What are your top priorities for the year ahead? My top priority is to continue to promote awareness of laser scanning technology for the built environment.
What excites you? I am passionate about historical preservation. I always find it inspiring walking in and around historical buildings and structures, especially those with incredible attention to detail.
Tell us more about your team? I am the sole owner and operator of 3DSS. I travel nationally and abroad mostly scanning in the engineering or industrial sector for manufacturing and automation development while I also work with multiple architectural companies developing and verifying building plans.
How did you get started in the heritage world? To be honest I don’t think I could say I have really started. I’ve scanned the Main Library and Cape Recife Lighthouse in Port Elizabeth to demonstrate the technology and service. However, laser scanning is an absolute passion of mine and looking back at the history of the technology; historical preservation was actually one of the biggest motivations for its development.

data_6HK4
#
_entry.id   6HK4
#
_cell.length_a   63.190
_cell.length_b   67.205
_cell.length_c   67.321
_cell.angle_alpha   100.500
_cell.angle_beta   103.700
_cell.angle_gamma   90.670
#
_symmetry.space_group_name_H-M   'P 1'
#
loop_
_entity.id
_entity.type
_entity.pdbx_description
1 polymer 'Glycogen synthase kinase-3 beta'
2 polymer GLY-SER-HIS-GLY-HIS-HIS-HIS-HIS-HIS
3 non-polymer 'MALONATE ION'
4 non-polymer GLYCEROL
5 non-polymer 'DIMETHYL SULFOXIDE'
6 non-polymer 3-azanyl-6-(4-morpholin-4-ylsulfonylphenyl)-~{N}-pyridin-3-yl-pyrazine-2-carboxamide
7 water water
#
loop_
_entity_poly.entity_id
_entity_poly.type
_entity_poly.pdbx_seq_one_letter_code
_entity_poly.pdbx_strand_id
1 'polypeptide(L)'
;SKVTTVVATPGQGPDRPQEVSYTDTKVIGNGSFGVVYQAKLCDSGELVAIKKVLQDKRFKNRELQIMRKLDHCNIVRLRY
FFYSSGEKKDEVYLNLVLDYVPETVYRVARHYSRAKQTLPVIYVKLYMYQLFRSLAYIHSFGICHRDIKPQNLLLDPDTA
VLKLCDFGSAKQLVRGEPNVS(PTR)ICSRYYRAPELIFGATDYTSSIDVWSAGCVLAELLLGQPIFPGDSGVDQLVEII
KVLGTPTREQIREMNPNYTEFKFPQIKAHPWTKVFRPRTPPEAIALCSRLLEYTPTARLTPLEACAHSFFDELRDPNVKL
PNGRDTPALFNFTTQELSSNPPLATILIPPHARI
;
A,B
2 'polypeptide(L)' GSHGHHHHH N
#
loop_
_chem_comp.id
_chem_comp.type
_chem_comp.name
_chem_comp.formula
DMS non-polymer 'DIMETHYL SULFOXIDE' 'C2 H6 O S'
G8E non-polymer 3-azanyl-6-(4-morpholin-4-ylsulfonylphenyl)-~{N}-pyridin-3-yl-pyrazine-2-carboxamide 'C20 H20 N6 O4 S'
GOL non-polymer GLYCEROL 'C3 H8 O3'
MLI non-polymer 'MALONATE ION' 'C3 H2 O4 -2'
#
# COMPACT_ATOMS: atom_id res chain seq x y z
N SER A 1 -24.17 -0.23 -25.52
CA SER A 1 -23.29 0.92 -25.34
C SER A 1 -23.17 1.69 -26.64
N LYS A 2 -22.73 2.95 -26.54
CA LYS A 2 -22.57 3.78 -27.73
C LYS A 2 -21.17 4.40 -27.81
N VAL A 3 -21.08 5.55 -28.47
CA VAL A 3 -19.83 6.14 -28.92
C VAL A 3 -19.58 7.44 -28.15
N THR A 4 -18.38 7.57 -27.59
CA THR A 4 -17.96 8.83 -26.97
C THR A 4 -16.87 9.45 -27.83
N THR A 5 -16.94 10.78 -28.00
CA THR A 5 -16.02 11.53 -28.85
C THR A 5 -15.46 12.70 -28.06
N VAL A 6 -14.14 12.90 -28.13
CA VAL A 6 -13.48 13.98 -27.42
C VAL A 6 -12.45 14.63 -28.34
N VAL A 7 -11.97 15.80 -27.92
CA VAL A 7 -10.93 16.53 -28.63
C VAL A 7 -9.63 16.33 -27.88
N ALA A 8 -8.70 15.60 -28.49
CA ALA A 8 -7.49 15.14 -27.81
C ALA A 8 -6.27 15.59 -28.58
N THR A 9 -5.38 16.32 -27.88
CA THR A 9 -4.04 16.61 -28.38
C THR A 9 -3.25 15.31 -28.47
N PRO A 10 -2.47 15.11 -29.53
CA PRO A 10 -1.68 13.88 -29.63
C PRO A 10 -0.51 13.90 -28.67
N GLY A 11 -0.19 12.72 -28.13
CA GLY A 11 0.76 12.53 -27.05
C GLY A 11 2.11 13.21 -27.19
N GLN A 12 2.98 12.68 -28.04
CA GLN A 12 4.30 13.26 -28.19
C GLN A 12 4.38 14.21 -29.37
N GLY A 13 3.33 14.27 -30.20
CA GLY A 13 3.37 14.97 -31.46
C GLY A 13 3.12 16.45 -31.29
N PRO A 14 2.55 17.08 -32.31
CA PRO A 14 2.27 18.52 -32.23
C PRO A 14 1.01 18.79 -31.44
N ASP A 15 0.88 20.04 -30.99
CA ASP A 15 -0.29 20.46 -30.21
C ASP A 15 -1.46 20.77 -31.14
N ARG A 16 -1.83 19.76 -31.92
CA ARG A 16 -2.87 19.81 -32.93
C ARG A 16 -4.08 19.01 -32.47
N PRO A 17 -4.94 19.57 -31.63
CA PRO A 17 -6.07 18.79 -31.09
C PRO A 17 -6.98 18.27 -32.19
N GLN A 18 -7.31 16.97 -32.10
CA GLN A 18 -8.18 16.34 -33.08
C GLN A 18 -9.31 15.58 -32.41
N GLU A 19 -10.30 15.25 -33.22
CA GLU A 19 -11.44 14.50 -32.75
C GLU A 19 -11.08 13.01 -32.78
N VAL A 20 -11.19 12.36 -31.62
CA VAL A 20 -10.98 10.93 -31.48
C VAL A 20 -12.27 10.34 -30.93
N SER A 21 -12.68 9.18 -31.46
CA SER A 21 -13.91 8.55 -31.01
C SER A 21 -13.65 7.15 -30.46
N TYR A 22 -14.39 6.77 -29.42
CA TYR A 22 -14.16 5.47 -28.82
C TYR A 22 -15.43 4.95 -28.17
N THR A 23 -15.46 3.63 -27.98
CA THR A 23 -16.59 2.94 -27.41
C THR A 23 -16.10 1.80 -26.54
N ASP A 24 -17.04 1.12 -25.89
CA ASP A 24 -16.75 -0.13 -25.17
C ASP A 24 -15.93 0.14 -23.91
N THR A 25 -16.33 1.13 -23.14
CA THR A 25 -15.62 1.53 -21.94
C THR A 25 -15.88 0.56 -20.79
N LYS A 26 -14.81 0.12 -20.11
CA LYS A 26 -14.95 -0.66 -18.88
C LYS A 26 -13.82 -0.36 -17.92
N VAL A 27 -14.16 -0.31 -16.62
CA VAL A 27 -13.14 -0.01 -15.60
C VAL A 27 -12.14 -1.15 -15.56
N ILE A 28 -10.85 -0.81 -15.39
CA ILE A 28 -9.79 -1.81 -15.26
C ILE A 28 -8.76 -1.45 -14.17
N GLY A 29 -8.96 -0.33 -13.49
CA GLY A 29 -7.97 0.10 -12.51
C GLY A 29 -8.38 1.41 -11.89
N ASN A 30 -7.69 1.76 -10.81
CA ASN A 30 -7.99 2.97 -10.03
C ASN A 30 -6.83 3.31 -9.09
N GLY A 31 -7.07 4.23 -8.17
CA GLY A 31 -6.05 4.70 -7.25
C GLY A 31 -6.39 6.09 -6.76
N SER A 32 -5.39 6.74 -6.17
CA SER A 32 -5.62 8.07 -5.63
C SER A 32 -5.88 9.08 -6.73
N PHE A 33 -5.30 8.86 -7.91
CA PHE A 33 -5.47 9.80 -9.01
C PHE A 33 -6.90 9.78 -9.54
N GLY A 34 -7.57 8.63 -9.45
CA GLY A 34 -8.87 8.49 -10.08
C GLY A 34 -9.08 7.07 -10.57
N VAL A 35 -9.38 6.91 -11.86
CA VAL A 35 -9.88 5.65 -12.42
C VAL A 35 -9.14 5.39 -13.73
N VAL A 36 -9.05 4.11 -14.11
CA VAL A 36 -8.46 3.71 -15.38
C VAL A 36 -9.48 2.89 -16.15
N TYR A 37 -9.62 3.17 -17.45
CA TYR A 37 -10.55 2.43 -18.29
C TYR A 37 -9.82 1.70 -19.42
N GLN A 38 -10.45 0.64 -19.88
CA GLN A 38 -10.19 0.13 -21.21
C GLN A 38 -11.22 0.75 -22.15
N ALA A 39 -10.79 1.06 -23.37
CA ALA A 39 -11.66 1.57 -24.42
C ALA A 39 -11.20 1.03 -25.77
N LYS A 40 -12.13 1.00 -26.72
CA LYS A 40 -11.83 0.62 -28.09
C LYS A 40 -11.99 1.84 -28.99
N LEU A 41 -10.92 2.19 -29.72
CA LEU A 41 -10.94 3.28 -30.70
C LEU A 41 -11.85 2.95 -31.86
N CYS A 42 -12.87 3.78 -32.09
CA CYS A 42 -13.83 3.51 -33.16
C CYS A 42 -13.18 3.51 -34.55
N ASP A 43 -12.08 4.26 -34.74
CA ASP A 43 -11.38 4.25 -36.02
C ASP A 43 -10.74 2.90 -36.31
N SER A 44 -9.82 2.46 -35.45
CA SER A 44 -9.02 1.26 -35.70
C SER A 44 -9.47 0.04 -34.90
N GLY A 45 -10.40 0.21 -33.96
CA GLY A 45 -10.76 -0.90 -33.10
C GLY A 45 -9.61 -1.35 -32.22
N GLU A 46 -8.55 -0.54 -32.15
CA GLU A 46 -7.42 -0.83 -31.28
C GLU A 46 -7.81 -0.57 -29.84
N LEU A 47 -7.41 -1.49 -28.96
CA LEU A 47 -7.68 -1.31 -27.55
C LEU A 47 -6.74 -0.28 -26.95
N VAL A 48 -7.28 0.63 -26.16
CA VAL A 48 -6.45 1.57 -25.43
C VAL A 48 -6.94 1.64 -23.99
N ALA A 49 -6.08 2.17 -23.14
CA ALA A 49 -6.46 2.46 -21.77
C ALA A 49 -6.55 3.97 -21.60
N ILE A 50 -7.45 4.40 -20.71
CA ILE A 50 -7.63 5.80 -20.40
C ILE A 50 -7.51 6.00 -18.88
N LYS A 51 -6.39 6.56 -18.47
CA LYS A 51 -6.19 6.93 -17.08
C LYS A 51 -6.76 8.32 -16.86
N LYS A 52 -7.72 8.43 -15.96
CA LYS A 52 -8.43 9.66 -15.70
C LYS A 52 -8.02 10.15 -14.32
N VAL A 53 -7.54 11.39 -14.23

Main Library Port Elizabeth (South African Tourism via Wiki Commons)
Cape Recife Lighthouse (Past Masters)
Tell us about some memorable projects. The PE Main Library has definitely been the most exciting scan so far as I was able to compare some of the original design drawings and actually compare them to the scan data finding astonishing differences.
Making comparisons (3DSS)
Screenshot from the 3D scan of the PE Main Library
What in the sector makes your blood boil? Our current government's lack of interest, coordination and clear lack of understanding or ambition to take care of our historic buildings, sites and art work. Carte Blanche recently published a video showing the Johannesburg Art Gallery in complete disrepair.
Main entrance of the Johannesburg Art Gallery (The Heritage Portal)
Sadly, I would also add that there is a lack of understanding about the scanning technology available today and its advantages. An example from Europe that speaks volumes for the technology is the scanning of historical rock paintings found in underground tunnels that were known to be at an obvious risk of flooding. The scans were made available and in many cases the paintings were able to be restored to their exact scale, proportion and location.